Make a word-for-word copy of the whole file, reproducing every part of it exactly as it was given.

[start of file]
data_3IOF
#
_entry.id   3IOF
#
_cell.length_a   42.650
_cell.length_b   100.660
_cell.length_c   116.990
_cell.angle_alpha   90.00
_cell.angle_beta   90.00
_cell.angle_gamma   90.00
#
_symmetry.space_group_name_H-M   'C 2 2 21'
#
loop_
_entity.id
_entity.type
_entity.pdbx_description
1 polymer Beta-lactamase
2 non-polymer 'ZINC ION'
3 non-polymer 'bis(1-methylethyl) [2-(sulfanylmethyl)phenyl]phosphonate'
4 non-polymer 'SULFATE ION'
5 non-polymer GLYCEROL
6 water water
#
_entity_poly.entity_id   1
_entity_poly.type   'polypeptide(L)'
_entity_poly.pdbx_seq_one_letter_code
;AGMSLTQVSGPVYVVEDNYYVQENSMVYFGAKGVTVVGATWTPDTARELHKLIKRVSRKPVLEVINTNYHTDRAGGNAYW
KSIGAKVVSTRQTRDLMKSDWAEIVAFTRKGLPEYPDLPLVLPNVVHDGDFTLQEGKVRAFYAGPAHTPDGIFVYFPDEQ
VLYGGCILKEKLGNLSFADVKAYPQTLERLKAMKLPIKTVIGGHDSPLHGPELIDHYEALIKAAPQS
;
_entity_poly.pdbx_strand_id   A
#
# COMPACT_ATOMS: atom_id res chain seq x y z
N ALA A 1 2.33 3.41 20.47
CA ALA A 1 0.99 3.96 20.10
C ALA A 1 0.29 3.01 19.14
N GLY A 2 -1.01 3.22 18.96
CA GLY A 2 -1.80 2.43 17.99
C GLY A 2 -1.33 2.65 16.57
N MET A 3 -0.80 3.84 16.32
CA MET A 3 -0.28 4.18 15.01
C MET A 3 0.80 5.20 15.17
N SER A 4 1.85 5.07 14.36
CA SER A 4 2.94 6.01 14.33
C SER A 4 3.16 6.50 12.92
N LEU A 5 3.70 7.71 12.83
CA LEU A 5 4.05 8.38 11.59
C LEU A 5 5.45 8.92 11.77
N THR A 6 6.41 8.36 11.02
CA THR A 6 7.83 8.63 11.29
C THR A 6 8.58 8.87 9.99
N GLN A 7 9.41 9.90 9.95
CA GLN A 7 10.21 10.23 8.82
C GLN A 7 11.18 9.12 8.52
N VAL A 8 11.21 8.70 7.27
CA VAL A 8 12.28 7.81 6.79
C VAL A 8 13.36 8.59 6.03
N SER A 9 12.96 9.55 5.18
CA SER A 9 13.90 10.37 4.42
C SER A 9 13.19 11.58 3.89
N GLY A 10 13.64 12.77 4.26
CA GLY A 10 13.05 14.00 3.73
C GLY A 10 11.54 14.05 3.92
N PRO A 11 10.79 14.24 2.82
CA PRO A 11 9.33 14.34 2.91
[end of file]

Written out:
data_3IOF
#
_entry.id   3IOF
#
_cell.length_a   42.650
_cell.length_b   100.660
_cell.length_c   116.990
_cell.angle_alpha   90.00
_cell.angle_beta   90.00
_cell.angle_gamma   90.00
#
_symmetry.space_group_name_H-M   'C 2 2 21'
#
loop_
_entity.id
_entity.type
_entity.pdbx_description
1 polymer Beta-lactamase
2 non-polymer 'ZINC ION'
3 non-polymer 'bis(1-methylethyl) [2-(sulfanylmethyl)phenyl]phosphonate'
4 non-polymer 'SULFATE ION'
5 non-polymer GLYCEROL
6 water water
#
_entity_poly.entity_id   1
_entity_poly.type   'polypeptide(L)'
_entity_poly.pdbx_seq_one_letter_code
;AGMSLTQVSGPVYVVEDNYYVQENSMVYFGAKGVTVVGATWTPDTARELHKLIKRVSRKPVLEVINTNYHTDRAGGNAYW
KSIGAKVVSTRQTRDLMKSDWAEIVAFTRKGLPEYPDLPLVLPNVVHDGDFTLQEGKVRAFYAGPAHTPDGIFVYFPDEQ
VLYGGCILKEKLGNLSFADVKAYPQTLERLKAMKLPIKTVIGGHDSPLHGPELIDHYEALIKAAPQS
;
_entity_poly.pdbx_strand_id   A
#
# COMPACT_ATOMS: atom_id res chain seq x y z
N ALA A 1 2.33 3.41 20.47
CA ALA A 1 0.99 3.96 20.10
C ALA A 1 0.29 3.01 19.14
N GLY A 2 -1.01 3.22 18.96
CA GLY A 2 -1.80 2.43 17.99
C GLY A 2 -1.33 2.65 16.57
N MET A 3 -0.80 3.84 16.32
CA MET A 3 -0.28 4.18 15.01
C MET A 3 0.80 5.20 15.17
N SER A 4 1.85 5.07 14.36
CA SER A 4 2.94 6.01 14.33
C SER A 4 3.16 6.50 12.92
N LEU A 5 3.70 7.71 12.83
CA LEU A 5 4.05 8.38 11.59
C LEU A 5 5.45 8.92 11.77
N THR A 6 6.41 8.36 11.02
CA THR A 6 7.83 8.63 11.29
C THR A 6 8.58 8.87 9.99
N GLN A 7 9.41 9.90 9.95
CA GLN A 7 10.21 10.23 8.82
C GLN A 7 11.18 9.12 8.52
N VAL A 8 11.21 8.70 7.27
CA VAL A 8 12.28 7.81 6.79
C VAL A 8 13.36 8.59 6.03
N SER A 9 12.96 9.55 5.18
CA SER A 9 13.90 10.37 4.42
C SER A 9 13.19 11.58 3.89
N GLY A 10 13.64 12.77 4.26
CA GLY A 10 13.05 14.00 3.73
C GLY A 10 11.54 14.05 3.92
N PRO A 11 10.79 14.24 2.82
CA PRO A 11 9.33 14.34 2.91